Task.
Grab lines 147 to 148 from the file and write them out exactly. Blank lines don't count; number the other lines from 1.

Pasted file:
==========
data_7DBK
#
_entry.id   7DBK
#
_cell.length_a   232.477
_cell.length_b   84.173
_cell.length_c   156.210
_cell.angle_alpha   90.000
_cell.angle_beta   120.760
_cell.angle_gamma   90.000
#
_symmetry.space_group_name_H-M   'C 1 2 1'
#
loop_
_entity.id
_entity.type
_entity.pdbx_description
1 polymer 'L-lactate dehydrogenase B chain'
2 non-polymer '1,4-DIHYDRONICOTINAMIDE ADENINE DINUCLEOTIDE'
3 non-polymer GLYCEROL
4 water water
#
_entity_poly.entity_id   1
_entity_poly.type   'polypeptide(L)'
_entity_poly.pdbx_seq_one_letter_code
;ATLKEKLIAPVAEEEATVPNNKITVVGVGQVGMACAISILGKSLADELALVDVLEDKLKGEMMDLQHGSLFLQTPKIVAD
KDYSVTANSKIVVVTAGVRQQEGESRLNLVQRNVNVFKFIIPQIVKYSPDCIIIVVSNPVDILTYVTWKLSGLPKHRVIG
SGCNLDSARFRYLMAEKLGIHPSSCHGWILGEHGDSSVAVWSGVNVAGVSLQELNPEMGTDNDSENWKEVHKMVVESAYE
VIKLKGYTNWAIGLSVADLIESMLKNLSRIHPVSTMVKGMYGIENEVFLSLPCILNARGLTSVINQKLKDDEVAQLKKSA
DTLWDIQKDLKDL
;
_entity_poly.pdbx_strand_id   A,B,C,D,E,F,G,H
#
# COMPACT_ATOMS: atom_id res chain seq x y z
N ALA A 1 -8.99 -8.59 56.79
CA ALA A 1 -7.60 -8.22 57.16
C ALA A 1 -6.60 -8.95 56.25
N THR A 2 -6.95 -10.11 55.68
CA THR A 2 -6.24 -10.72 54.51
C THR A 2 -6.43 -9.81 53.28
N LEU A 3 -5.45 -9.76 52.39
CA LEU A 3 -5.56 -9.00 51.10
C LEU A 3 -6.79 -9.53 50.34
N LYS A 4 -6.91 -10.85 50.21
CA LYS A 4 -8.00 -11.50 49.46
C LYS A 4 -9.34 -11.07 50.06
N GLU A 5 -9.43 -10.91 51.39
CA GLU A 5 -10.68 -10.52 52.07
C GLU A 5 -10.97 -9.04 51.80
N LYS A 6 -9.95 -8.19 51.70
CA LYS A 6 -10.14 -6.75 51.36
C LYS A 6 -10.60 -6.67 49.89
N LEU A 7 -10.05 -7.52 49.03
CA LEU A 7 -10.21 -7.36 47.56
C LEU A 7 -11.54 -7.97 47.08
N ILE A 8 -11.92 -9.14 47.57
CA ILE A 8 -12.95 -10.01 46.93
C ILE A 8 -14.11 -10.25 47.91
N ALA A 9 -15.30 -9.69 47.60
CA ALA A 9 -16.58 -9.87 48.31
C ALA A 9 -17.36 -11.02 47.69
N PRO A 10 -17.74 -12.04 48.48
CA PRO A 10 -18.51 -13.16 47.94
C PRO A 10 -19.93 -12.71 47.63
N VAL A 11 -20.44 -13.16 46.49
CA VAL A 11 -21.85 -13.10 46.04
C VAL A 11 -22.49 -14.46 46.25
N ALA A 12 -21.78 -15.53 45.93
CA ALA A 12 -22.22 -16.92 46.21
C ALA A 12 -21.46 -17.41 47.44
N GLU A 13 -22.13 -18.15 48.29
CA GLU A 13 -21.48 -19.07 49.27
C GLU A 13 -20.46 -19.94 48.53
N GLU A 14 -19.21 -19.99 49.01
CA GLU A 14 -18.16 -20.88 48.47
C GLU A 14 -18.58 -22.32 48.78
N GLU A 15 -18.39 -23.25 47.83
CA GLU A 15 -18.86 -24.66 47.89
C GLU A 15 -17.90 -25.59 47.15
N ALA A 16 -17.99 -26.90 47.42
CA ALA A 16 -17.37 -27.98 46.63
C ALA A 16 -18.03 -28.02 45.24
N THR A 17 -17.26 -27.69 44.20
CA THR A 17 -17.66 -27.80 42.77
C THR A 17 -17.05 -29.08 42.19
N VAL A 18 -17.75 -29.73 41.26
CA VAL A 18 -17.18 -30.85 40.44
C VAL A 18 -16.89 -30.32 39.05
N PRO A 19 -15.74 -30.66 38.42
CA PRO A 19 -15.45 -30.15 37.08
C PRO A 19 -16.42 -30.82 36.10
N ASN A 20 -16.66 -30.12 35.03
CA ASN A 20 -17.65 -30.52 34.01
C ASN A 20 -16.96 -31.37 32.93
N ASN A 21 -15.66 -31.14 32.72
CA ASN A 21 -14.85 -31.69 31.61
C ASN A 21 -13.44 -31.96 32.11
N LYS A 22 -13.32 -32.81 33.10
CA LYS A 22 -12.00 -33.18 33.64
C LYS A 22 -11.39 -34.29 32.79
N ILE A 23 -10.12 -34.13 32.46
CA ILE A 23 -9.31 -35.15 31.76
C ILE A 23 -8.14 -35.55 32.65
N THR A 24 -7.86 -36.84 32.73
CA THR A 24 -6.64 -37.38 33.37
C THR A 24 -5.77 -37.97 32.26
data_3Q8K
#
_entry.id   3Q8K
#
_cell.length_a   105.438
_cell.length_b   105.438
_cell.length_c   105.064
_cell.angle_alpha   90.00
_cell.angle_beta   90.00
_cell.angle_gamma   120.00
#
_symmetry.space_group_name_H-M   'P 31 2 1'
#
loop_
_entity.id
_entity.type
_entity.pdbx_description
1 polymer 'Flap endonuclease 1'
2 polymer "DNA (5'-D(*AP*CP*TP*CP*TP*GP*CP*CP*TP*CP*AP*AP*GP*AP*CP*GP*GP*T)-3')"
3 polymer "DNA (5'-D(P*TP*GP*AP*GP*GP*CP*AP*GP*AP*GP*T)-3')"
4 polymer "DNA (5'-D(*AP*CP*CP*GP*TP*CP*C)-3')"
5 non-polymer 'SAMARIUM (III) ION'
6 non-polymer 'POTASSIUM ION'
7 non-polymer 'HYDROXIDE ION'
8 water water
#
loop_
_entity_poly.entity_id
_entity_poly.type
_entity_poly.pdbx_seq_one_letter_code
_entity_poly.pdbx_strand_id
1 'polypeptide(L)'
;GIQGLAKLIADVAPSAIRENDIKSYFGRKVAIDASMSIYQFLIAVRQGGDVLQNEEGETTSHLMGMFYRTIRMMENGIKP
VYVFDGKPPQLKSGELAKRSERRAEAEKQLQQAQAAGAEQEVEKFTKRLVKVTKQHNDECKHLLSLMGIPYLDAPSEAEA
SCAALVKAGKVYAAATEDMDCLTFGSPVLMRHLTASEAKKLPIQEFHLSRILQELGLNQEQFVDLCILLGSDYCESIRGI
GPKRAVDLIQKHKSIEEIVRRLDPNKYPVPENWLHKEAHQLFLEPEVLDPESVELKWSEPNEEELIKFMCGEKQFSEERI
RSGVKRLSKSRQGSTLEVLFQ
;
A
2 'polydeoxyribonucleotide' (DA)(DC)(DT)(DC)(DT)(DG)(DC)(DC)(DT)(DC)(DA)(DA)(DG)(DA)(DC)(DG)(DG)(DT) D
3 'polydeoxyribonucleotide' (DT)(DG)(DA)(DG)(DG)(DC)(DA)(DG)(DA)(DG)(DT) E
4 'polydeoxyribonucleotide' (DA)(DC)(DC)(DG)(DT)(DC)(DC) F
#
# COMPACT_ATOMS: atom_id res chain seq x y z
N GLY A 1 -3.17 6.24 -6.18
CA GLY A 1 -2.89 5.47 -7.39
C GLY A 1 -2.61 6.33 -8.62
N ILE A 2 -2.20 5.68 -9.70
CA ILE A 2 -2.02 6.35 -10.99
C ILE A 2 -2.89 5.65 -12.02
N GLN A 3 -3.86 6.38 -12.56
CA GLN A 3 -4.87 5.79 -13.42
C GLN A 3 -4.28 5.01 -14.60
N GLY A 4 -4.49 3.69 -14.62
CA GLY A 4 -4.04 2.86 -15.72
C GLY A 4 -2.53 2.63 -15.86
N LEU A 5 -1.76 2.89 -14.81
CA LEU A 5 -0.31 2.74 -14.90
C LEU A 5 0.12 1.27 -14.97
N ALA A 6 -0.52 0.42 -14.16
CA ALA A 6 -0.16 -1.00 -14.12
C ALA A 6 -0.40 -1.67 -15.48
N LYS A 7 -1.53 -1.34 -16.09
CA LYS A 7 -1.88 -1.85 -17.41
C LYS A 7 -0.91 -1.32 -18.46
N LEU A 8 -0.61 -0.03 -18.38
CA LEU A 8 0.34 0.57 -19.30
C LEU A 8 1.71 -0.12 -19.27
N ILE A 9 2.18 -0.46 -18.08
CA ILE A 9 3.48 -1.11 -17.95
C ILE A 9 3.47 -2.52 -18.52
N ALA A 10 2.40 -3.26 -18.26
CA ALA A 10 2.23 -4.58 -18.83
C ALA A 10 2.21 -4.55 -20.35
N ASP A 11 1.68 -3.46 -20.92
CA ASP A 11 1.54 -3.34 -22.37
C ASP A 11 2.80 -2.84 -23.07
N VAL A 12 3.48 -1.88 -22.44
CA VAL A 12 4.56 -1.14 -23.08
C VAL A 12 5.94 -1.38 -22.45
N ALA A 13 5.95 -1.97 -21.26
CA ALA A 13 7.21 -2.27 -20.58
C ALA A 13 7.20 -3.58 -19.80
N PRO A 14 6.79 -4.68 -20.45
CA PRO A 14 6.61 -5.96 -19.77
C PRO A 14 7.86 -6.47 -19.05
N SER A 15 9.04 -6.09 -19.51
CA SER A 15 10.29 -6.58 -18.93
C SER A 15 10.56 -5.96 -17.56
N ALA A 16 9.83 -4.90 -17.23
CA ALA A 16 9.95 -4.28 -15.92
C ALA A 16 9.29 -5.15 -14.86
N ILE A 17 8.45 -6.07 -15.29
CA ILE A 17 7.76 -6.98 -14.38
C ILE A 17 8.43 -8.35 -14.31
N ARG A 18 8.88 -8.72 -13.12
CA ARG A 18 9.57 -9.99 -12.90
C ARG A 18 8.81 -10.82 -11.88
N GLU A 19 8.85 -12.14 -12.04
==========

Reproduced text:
3 'polydeoxyribonucleotide' (DT)(DG)(DA)(DG)(DG)(DC)(DA)(DG)(DA)(DG)(DT) E
4 'polydeoxyribonucleotide' (DA)(DC)(DC)(DG)(DT)(DC)(DC) F